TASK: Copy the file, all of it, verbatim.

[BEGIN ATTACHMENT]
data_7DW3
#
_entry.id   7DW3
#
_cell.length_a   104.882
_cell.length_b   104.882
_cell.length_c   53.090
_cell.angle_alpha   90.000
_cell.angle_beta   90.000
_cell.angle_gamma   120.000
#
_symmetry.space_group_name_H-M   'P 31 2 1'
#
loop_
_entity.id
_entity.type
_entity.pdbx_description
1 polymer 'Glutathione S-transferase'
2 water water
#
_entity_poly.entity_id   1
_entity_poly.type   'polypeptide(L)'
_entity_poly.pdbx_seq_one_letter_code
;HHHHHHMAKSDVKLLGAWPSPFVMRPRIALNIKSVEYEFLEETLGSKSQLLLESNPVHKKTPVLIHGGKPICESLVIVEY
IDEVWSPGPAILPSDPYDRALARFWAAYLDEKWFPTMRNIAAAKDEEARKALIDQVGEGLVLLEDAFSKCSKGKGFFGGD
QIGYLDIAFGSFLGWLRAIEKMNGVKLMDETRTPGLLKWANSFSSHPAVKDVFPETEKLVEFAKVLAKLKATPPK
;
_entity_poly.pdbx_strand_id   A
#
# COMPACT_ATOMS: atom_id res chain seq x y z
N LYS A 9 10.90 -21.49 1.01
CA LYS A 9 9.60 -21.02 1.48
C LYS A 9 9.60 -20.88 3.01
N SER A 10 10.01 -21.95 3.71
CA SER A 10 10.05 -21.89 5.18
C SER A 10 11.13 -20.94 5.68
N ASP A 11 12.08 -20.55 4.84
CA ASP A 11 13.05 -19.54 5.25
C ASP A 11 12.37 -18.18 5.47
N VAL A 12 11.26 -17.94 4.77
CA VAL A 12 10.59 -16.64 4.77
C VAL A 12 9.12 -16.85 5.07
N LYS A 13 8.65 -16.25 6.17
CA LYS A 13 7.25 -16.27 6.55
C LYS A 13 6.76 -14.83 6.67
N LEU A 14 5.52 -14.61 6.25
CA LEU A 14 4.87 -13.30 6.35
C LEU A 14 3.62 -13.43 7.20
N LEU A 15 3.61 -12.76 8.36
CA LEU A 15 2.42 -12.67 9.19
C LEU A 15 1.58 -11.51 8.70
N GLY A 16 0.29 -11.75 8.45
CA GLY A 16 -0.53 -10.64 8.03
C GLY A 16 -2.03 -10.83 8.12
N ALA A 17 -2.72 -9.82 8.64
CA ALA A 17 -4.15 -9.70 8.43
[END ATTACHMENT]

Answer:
data_7DW3
#
_entry.id   7DW3
#
_cell.length_a   104.882
_cell.length_b   104.882
_cell.length_c   53.090
_cell.angle_alpha   90.000
_cell.angle_beta   90.000
_cell.angle_gamma   120.000
#
_symmetry.space_group_name_H-M   'P 31 2 1'
#
loop_
_entity.id
_entity.type
_entity.pdbx_description
1 polymer 'Glutathione S-transferase'
2 water water
#
_entity_poly.entity_id   1
_entity_poly.type   'polypeptide(L)'
_entity_poly.pdbx_seq_one_letter_code
;HHHHHHMAKSDVKLLGAWPSPFVMRPRIALNIKSVEYEFLEETLGSKSQLLLESNPVHKKTPVLIHGGKPICESLVIVEY
IDEVWSPGPAILPSDPYDRALARFWAAYLDEKWFPTMRNIAAAKDEEARKALIDQVGEGLVLLEDAFSKCSKGKGFFGGD
QIGYLDIAFGSFLGWLRAIEKMNGVKLMDETRTPGLLKWANSFSSHPAVKDVFPETEKLVEFAKVLAKLKATPPK
;
_entity_poly.pdbx_strand_id   A
#
# COMPACT_ATOMS: atom_id res chain seq x y z
N LYS A 9 10.90 -21.49 1.01
CA LYS A 9 9.60 -21.02 1.48
C LYS A 9 9.60 -20.88 3.01
N SER A 10 10.01 -21.95 3.71
CA SER A 10 10.05 -21.89 5.18
C SER A 10 11.13 -20.94 5.68
N ASP A 11 12.08 -20.55 4.84
CA ASP A 11 13.05 -19.54 5.25
C ASP A 11 12.37 -18.18 5.47
N VAL A 12 11.26 -17.94 4.77
CA VAL A 12 10.59 -16.64 4.77
C VAL A 12 9.12 -16.85 5.07
N LYS A 13 8.65 -16.25 6.17
CA LYS A 13 7.25 -16.27 6.55
C LYS A 13 6.76 -14.83 6.67
N LEU A 14 5.52 -14.61 6.25
CA LEU A 14 4.87 -13.30 6.35
C LEU A 14 3.62 -13.43 7.20
N LEU A 15 3.61 -12.76 8.36
CA LEU A 15 2.42 -12.67 9.19
C LEU A 15 1.58 -11.51 8.70
N GLY A 16 0.29 -11.75 8.45
CA GLY A 16 -0.53 -10.64 8.03
C GLY A 16 -2.03 -10.83 8.12
N ALA A 17 -2.72 -9.82 8.64
CA ALA A 17 -4.15 -9.70 8.43